Caves are found around the world and in a variety of settings, from cold alpine environments to warm tropical rain forests, and are formed through a variety of natural processes.
This image was taken in Cave St Marcel – France. At this point the cave gallery changes direction by a very pronounce curve. The goal was to try to take pictures of the two directions. With my camera on a tripod, the image is in fact the result of the superposition of several exposures in order to better illuminate the entire depth of the gallery.
Throughout history men frequently explored caves.
We all have an image of cavemen living and seeking protection in grotto's. The walls of the caves were also used by our ancestors to produce frescoes.
Even if caves have been explored throughout the ages and almost everywhere in the world, we cannot speak of modern speleology until the 18th century. From this century on, speleology became a real science, involving, hydro geology, karst geomorphology, archeology, and many other sciences. At this time and age it represents one of the few natural domains where important discoveries are still to be made, often even close to big cities. Caves are very hard to access because of shafts, rivers and narrow passages, so the explorer needs to be in excellent physical condition, turning cave exploration into a sport. Anglophones make a difference between the science (speleology) and the sport (caving). Caving is one of the few sports where there is no competition. Some practice this activity for its scientific interest, others only for the sport. But one thing unites these people and that is the common passion of this particular environment, which may at first sight appear hostile.
Some speleologists have become photographers and some photographers have become speleologists. This is the case with one of the most famous photographers in the world: Ansel Adams, who has tried to photograph Carlsbad Cavern in New Mexico. At that occasion he said: “Something that should not exist in relation to human beings. Something that is as remote as the galaxy, incomprehensible as a nightmare and beautiful in spite of everything.”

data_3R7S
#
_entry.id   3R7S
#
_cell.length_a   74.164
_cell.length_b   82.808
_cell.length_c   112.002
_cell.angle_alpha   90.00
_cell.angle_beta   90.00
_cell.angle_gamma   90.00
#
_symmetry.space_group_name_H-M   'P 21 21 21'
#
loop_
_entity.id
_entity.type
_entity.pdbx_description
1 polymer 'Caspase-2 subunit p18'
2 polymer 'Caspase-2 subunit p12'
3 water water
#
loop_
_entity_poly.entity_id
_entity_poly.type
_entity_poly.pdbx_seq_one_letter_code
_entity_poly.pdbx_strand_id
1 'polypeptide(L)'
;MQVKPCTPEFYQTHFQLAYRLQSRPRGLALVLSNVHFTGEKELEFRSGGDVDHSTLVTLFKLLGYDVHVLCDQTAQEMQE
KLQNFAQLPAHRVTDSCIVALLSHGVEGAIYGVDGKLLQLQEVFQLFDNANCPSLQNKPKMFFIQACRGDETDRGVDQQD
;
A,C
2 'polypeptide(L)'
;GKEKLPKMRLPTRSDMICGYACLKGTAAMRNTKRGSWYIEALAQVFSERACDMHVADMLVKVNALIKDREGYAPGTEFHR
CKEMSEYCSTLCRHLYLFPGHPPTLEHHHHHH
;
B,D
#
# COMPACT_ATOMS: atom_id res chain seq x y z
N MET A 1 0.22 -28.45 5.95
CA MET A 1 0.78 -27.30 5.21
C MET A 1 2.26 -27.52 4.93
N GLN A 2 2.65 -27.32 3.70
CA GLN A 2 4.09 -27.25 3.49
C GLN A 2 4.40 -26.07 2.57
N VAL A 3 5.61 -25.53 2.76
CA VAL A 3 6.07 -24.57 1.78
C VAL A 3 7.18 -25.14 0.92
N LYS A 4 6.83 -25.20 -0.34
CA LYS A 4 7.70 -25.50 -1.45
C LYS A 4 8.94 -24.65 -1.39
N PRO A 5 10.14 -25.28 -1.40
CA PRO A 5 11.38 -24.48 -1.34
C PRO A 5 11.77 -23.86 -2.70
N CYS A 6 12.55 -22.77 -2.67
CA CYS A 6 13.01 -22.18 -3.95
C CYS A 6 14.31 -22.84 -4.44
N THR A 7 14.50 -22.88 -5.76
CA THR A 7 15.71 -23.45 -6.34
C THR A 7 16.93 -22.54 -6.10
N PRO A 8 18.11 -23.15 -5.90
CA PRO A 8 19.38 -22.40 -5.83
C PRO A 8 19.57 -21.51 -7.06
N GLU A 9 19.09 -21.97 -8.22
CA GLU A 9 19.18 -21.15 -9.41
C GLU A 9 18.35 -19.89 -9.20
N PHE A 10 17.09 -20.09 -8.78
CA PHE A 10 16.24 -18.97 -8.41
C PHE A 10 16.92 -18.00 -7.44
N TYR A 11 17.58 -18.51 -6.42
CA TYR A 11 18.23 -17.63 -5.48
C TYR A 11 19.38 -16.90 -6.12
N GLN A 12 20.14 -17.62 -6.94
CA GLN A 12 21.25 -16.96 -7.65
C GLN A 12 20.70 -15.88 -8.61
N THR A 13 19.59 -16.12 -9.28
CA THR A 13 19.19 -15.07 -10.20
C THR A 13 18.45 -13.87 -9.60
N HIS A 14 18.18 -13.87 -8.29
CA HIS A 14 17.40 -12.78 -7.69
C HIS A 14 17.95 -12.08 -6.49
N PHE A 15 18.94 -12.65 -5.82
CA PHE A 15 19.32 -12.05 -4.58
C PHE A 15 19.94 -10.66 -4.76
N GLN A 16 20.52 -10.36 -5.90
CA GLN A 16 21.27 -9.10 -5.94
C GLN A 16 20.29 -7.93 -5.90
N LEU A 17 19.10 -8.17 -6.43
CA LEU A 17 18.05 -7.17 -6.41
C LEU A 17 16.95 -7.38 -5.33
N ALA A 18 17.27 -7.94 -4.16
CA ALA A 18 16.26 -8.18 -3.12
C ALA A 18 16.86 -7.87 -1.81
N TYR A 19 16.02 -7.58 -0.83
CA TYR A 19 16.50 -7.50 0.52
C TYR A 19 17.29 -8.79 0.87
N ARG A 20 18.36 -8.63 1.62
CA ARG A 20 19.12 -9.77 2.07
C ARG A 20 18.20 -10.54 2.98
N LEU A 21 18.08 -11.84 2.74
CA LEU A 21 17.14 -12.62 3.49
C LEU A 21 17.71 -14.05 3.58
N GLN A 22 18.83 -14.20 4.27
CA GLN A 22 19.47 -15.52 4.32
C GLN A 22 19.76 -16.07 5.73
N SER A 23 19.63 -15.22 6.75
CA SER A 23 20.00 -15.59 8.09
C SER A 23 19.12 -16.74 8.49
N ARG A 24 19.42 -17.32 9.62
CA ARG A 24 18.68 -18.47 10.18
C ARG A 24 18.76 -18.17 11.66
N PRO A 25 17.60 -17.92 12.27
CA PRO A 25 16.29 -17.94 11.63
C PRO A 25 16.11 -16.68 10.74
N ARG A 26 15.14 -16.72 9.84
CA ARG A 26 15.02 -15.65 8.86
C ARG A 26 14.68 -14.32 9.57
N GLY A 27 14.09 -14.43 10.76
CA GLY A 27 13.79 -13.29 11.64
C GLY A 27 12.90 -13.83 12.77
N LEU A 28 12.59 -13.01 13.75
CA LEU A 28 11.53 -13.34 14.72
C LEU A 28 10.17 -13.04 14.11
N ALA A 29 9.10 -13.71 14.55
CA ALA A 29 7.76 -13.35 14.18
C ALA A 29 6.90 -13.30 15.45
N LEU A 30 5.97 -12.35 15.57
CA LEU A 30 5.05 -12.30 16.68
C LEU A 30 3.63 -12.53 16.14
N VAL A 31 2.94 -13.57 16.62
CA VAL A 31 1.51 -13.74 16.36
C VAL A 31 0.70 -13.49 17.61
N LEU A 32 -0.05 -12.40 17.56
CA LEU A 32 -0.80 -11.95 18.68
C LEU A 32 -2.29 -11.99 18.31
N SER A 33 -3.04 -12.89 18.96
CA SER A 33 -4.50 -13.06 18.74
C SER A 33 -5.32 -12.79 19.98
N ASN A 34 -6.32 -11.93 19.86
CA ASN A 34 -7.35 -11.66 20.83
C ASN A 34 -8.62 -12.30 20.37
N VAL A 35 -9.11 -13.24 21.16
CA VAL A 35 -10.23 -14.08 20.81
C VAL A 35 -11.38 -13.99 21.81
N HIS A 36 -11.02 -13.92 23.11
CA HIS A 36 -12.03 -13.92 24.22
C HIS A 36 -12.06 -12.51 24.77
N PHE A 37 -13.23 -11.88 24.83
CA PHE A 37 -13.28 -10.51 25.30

The most important characteristic of underground photography is that the world is totally dark, no sun, just the intense black of a night without stars.
Underground, the photographic subjects are numerous, from macro shots of minuscule concretions, to surprising landscapes which some gigantic cavities will reveal. The rocks and the different shapes of erosion are also a source of inspiration. And then there are the photos of the humans who explore this mineral-rich environment.
The photographic material
By nature the underground world is humid, muddy and full of narrow passages, some even vertical, which makes it difficult to transport fragile material. For transport, speleologists use the so-called “kit bags”, supple round or oval bags. These bags can be carried on the back like a backpack and they have a thin cord to attach it to the legs when going down a shaft. When going through narrow passages the bags can be put on the ground and pulled with the cord.
The ideal camera for this work would be a waterproof camera, anti-shock, sensitive to low light and with the capacity to synchronize extern flashes. To my knowledge such a camera is not on the market.
Most of the speleology photographers use a professional or semi-professional reflex camera with a robust and water-resistant body.
As far as lenses are concerned: a wide angle with a bit of zoom is very practical. In confined spaces like the caves it is often impossible to step back far enough. A wide angle will give you a much broader view and the zoom will give you the opportunity to take some portraits or some details without the need of changing lenses. Imagine that you have been walking in the mud, surrounded by clay and you can see that small particles of clay will be all over your material. In such humid and dusty conditions it is not advisable to change lenses.
The yellow kit bag can contain a waterproof case (for the DSLR) and a waterproof bottle with some small accessories.
Waterproof and shock-proof case containing a DSLR and flash.
A glimpse of the material needed.
A digital camera has many advantages but is heavier and more cumbersome than the old analogue cameras.
The vintage setup. You can tell that this material has been heavily used.
A good photograph depends in the first place on enough light. Only flashlight can provide this. If a photographer wants to light up a large area he needs at least three to five flashes. Wireless flash triggers are much better than infra-red systems. There are many affordable systems available and they are very efficient.
A tripod is also an accessory of interest. It should be a light weight and robust one.
More about the lighting when exploring caves in the second part of "Shooting in the dark".